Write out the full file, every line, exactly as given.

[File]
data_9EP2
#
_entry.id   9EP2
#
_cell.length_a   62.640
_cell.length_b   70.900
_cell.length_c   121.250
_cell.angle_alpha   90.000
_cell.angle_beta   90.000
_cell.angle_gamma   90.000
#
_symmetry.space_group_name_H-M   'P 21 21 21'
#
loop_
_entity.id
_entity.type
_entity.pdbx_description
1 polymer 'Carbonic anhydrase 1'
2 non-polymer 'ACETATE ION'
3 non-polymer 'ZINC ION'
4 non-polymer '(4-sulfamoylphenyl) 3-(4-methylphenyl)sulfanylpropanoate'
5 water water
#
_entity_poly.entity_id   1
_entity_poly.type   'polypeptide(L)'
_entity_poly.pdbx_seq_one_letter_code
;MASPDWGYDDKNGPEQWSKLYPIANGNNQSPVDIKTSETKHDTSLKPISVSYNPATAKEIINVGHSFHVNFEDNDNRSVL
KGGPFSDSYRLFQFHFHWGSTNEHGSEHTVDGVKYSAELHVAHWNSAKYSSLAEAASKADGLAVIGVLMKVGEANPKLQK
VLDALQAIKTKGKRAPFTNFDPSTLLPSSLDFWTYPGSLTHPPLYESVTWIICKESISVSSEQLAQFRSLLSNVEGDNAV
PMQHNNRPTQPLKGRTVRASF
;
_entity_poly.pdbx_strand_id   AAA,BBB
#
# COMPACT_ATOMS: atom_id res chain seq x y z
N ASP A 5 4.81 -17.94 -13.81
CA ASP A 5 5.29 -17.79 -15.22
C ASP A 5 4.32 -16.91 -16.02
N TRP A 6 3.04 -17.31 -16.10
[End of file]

data_9EP2
#
_entry.id   9EP2
#
_cell.length_a   62.640
_cell.length_b   70.900
_cell.length_c   121.250
_cell.angle_alpha   90.000
_cell.angle_beta   90.000
_cell.angle_gamma   90.000
#
_symmetry.space_group_name_H-M   'P 21 21 21'
#
loop_
_entity.id
_entity.type
_entity.pdbx_description
1 polymer 'Carbonic anhydrase 1'
2 non-polymer 'ACETATE ION'
3 non-polymer 'ZINC ION'
4 non-polymer '(4-sulfamoylphenyl) 3-(4-methylphenyl)sulfanylpropanoate'
5 water water
#
_entity_poly.entity_id   1
_entity_poly.type   'polypeptide(L)'
_entity_poly.pdbx_seq_one_letter_code
;MASPDWGYDDKNGPEQWSKLYPIANGNNQSPVDIKTSETKHDTSLKPISVSYNPATAKEIINVGHSFHVNFEDNDNRSVL
KGGPFSDSYRLFQFHFHWGSTNEHGSEHTVDGVKYSAELHVAHWNSAKYSSLAEAASKADGLAVIGVLMKVGEANPKLQK
VLDALQAIKTKGKRAPFTNFDPSTLLPSSLDFWTYPGSLTHPPLYESVTWIICKESISVSSEQLAQFRSLLSNVEGDNAV
PMQHNNRPTQPLKGRTVRASF
;
_entity_poly.pdbx_strand_id   AAA,BBB
#
# COMPACT_ATOMS: atom_id res chain seq x y z
N ASP A 5 4.81 -17.94 -13.81
CA ASP A 5 5.29 -17.79 -15.22
C ASP A 5 4.32 -16.91 -16.02
N TRP A 6 3.04 -17.31 -16.10